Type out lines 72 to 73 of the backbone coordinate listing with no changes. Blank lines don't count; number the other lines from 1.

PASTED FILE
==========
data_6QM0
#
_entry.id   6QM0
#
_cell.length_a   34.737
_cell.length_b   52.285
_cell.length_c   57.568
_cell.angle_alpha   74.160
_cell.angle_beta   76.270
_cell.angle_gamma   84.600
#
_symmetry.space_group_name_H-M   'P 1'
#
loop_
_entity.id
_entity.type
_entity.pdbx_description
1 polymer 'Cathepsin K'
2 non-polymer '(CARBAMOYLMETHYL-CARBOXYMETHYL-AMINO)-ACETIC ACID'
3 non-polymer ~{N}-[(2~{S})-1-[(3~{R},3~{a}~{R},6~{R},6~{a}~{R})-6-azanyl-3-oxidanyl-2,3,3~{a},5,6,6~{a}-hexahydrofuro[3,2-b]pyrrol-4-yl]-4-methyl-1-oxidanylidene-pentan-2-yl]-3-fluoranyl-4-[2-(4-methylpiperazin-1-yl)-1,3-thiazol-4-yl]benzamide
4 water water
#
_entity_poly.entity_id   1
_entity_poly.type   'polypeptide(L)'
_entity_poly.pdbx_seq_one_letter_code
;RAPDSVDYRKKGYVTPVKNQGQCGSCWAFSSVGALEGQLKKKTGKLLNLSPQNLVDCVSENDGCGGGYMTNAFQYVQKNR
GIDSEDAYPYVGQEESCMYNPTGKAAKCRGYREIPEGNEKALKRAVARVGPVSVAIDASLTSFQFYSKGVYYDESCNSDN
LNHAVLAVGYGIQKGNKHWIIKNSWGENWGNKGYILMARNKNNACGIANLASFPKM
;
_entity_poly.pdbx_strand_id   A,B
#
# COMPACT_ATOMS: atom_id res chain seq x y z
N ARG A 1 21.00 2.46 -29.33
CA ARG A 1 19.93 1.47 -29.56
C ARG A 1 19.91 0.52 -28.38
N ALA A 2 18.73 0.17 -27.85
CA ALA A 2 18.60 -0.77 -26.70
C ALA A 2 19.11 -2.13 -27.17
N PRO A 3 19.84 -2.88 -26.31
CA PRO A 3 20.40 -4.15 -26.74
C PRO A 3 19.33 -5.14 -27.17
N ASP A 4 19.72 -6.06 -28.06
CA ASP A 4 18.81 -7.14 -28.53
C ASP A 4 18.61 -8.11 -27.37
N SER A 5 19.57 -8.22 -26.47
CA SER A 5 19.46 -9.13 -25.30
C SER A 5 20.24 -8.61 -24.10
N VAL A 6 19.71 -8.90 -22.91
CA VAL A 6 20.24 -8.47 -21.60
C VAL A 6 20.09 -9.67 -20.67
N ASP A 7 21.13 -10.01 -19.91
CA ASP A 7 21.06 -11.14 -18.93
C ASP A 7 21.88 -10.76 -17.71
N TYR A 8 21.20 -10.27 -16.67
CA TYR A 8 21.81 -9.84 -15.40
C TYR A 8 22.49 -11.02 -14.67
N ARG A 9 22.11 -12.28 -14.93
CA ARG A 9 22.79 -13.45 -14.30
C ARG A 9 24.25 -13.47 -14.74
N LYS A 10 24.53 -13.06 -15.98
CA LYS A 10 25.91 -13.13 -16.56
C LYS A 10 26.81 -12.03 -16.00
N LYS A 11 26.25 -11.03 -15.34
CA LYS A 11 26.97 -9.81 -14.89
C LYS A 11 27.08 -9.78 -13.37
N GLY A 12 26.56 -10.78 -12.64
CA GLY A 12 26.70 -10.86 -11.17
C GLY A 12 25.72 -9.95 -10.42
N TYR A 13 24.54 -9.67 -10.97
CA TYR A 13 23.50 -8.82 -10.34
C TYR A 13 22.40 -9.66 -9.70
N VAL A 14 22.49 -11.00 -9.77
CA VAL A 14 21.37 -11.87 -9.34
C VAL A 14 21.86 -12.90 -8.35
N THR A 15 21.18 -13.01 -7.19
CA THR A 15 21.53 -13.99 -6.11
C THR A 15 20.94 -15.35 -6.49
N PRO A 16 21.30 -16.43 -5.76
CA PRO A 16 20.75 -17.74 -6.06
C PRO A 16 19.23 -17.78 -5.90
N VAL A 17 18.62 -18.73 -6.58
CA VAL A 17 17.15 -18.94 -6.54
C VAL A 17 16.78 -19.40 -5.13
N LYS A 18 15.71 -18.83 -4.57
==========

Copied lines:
N VAL A 14 22.49 -11.00 -9.77
CA VAL A 14 21.37 -11.87 -9.34